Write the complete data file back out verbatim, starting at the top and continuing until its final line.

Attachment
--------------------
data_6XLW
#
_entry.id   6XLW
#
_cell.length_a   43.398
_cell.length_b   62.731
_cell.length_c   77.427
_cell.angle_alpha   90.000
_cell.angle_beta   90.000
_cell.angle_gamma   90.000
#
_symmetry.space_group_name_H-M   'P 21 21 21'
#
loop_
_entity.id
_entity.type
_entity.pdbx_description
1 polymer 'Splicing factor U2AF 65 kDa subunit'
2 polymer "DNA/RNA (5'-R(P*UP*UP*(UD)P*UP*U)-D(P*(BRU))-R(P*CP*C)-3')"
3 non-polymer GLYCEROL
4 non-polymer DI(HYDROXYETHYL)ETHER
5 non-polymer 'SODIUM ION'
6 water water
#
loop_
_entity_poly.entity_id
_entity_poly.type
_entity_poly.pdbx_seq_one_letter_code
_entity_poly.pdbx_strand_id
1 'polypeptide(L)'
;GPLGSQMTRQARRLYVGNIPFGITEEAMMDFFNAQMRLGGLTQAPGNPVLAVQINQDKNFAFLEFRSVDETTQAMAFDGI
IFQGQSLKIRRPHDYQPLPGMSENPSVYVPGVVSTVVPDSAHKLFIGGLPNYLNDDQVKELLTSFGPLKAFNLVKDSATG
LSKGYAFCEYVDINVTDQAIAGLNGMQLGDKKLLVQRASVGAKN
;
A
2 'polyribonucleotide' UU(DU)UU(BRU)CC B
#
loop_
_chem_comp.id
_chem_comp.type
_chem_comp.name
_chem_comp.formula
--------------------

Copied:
data_6XLW
#
_entry.id   6XLW
#
_cell.length_a   43.398
_cell.length_b   62.731
_cell.length_c   77.427
_cell.angle_alpha   90.000
_cell.angle_beta   90.000
_cell.angle_gamma   90.000
#
_symmetry.space_group_name_H-M   'P 21 21 21'
#
loop_
_entity.id
_entity.type
_entity.pdbx_description
1 polymer 'Splicing factor U2AF 65 kDa subunit'
2 polymer "DNA/RNA (5'-R(P*UP*UP*(UD)P*UP*U)-D(P*(BRU))-R(P*CP*C)-3')"
3 non-polymer GLYCEROL
4 non-polymer DI(HYDROXYETHYL)ETHER
5 non-polymer 'SODIUM ION'
6 water water
#
loop_
_entity_poly.entity_id
_entity_poly.type
_entity_poly.pdbx_seq_one_letter_code
_entity_poly.pdbx_strand_id
1 'polypeptide(L)'
;GPLGSQMTRQARRLYVGNIPFGITEEAMMDFFNAQMRLGGLTQAPGNPVLAVQINQDKNFAFLEFRSVDETTQAMAFDGI
IFQGQSLKIRRPHDYQPLPGMSENPSVYVPGVVSTVVPDSAHKLFIGGLPNYLNDDQVKELLTSFGPLKAFNLVKDSATG
LSKGYAFCEYVDINVTDQAIAGLNGMQLGDKKLLVQRASVGAKN
;
A
2 'polyribonucleotide' UU(DU)UU(BRU)CC B
#
loop_
_chem_comp.id
_chem_comp.type
_chem_comp.name
_chem_comp.formula